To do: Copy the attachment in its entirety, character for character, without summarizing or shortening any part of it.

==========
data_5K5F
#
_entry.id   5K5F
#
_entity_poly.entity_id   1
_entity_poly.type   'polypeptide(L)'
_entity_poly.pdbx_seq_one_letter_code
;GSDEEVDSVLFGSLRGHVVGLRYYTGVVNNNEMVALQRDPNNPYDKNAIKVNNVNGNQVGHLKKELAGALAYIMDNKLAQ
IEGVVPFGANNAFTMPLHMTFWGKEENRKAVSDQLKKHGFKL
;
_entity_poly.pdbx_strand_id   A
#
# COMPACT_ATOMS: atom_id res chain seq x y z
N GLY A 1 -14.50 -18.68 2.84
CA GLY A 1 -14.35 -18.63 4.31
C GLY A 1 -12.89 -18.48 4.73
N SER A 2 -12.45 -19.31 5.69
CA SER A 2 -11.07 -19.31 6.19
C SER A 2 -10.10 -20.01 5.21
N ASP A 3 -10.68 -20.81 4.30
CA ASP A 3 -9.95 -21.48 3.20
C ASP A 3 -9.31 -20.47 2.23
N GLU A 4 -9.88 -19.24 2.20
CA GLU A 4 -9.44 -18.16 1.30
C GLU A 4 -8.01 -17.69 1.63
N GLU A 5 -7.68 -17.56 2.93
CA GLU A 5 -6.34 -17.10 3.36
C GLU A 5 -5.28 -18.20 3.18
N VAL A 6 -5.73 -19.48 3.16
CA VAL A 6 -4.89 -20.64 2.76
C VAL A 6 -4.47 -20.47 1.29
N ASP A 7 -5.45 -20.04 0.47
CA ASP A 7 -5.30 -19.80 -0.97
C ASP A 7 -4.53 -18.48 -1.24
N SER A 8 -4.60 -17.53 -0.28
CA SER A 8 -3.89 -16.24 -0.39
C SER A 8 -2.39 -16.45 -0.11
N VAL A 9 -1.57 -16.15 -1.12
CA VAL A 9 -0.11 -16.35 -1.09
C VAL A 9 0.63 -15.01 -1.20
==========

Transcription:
data_5K5F
#
_entry.id   5K5F
#
_entity_poly.entity_id   1
_entity_poly.type   'polypeptide(L)'
_entity_poly.pdbx_seq_one_letter_code
;GSDEEVDSVLFGSLRGHVVGLRYYTGVVNNNEMVALQRDPNNPYDKNAIKVNNVNGNQVGHLKKELAGALAYIMDNKLAQ
IEGVVPFGANNAFTMPLHMTFWGKEENRKAVSDQLKKHGFKL
;
_entity_poly.pdbx_strand_id   A
#
# COMPACT_ATOMS: atom_id res chain seq x y z
N GLY A 1 -14.50 -18.68 2.84
CA GLY A 1 -14.35 -18.63 4.31
C GLY A 1 -12.89 -18.48 4.73
N SER A 2 -12.45 -19.31 5.69
CA SER A 2 -11.07 -19.31 6.19
C SER A 2 -10.10 -20.01 5.21
N ASP A 3 -10.68 -20.81 4.30
CA ASP A 3 -9.95 -21.48 3.20
C ASP A 3 -9.31 -20.47 2.23
N GLU A 4 -9.88 -19.24 2.20
CA GLU A 4 -9.44 -18.16 1.30
C GLU A 4 -8.01 -17.69 1.63
N GLU A 5 -7.68 -17.56 2.93
CA GLU A 5 -6.34 -17.10 3.36
C GLU A 5 -5.28 -18.20 3.18
N VAL A 6 -5.73 -19.48 3.16
CA VAL A 6 -4.89 -20.64 2.76
C VAL A 6 -4.47 -20.47 1.29
N ASP A 7 -5.45 -20.04 0.47
CA ASP A 7 -5.30 -19.80 -0.97
C ASP A 7 -4.53 -18.48 -1.24
N SER A 8 -4.60 -17.53 -0.28
CA SER A 8 -3.89 -16.24 -0.39
C SER A 8 -2.39 -16.45 -0.11
N VAL A 9 -1.57 -16.15 -1.12
CA VAL A 9 -0.11 -16.35 -1.09
C VAL A 9 0.63 -15.01 -1.20